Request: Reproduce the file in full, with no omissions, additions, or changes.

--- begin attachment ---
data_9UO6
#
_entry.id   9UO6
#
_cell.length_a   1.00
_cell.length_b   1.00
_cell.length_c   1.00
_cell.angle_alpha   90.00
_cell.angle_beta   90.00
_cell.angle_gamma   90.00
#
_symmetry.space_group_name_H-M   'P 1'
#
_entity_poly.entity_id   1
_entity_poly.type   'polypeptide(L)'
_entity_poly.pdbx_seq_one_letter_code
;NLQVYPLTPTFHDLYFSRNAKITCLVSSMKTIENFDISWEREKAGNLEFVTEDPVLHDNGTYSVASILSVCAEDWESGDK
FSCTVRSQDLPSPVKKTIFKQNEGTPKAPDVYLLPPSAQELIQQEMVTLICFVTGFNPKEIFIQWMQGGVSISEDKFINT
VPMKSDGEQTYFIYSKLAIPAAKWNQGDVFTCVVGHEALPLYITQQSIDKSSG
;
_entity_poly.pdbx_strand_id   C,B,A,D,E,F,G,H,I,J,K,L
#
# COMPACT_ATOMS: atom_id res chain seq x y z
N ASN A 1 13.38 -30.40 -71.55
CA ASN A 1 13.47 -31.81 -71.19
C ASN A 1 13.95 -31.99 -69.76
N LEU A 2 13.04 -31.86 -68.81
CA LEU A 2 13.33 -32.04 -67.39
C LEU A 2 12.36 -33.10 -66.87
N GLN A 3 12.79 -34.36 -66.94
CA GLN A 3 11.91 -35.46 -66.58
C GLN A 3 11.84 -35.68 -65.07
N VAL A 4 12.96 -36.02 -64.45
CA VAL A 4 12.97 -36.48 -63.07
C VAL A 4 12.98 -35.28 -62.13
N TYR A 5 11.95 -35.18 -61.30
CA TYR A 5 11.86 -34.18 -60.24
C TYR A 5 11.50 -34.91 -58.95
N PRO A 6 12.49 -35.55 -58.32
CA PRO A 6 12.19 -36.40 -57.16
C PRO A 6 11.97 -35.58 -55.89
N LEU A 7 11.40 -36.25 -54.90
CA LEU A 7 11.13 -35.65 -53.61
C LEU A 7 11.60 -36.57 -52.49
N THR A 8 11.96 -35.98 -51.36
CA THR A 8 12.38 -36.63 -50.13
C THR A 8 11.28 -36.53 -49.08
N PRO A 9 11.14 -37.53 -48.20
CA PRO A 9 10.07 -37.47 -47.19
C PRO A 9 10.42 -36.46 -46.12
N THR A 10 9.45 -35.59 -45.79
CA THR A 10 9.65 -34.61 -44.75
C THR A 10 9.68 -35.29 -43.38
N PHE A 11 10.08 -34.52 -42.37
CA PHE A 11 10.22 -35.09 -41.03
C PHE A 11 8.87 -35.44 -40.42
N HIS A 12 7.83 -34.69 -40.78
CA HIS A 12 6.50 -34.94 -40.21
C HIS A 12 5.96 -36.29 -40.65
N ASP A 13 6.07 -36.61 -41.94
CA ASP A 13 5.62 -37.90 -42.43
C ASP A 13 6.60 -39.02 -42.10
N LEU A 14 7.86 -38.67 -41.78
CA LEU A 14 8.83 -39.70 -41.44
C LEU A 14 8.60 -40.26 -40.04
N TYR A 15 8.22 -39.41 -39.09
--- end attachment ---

data_9UO6
#
_entry.id   9UO6
#
_cell.length_a   1.00
_cell.length_b   1.00
_cell.length_c   1.00
_cell.angle_alpha   90.00
_cell.angle_beta   90.00
_cell.angle_gamma   90.00
#
_symmetry.space_group_name_H-M   'P 1'
#
_entity_poly.entity_id   1
_entity_poly.type   'polypeptide(L)'
_entity_poly.pdbx_seq_one_letter_code
;NLQVYPLTPTFHDLYFSRNAKITCLVSSMKTIENFDISWEREKAGNLEFVTEDPVLHDNGTYSVASILSVCAEDWESGDK
FSCTVRSQDLPSPVKKTIFKQNEGTPKAPDVYLLPPSAQELIQQEMVTLICFVTGFNPKEIFIQWMQGGVSISEDKFINT
VPMKSDGEQTYFIYSKLAIPAAKWNQGDVFTCVVGHEALPLYITQQSIDKSSG
;
_entity_poly.pdbx_strand_id   C,B,A,D,E,F,G,H,I,J,K,L
#
# COMPACT_ATOMS: atom_id res chain seq x y z
N ASN A 1 13.38 -30.40 -71.55
CA ASN A 1 13.47 -31.81 -71.19
C ASN A 1 13.95 -31.99 -69.76
N LEU A 2 13.04 -31.86 -68.81
CA LEU A 2 13.33 -32.04 -67.39
C LEU A 2 12.36 -33.10 -66.87
N GLN A 3 12.79 -34.36 -66.94
CA GLN A 3 11.91 -35.46 -66.58
C GLN A 3 11.84 -35.68 -65.07
N VAL A 4 12.96 -36.02 -64.45
CA VAL A 4 12.97 -36.48 -63.07
C VAL A 4 12.98 -35.28 -62.13
N TYR A 5 11.95 -35.18 -61.30
CA TYR A 5 11.86 -34.18 -60.24
C TYR A 5 11.50 -34.91 -58.95
N PRO A 6 12.49 -35.55 -58.32
CA PRO A 6 12.19 -36.40 -57.16
C PRO A 6 11.97 -35.58 -55.89
N LEU A 7 11.40 -36.25 -54.90
CA LEU A 7 11.13 -35.65 -53.61
C LEU A 7 11.60 -36.57 -52.49
N THR A 8 11.96 -35.98 -51.36
CA THR A 8 12.38 -36.63 -50.13
C THR A 8 11.28 -36.53 -49.08
N PRO A 9 11.14 -37.53 -48.20
CA PRO A 9 10.07 -37.47 -47.19
C PRO A 9 10.42 -36.46 -46.12
N THR A 10 9.45 -35.59 -45.79
CA THR A 10 9.65 -34.61 -44.75
C THR A 10 9.68 -35.29 -43.38
N PHE A 11 10.08 -34.52 -42.37
CA PHE A 11 10.22 -35.09 -41.03
C PHE A 11 8.87 -35.44 -40.42
N HIS A 12 7.83 -34.69 -40.78
CA HIS A 12 6.50 -34.94 -40.21
C HIS A 12 5.96 -36.29 -40.65
N ASP A 13 6.07 -36.61 -41.94
CA ASP A 13 5.62 -37.90 -42.43
C ASP A 13 6.60 -39.02 -42.10
N LEU A 14 7.86 -38.67 -41.78
CA LEU A 14 8.83 -39.70 -41.44
C LEU A 14 8.60 -40.26 -40.04
N TYR A 15 8.22 -39.41 -39.09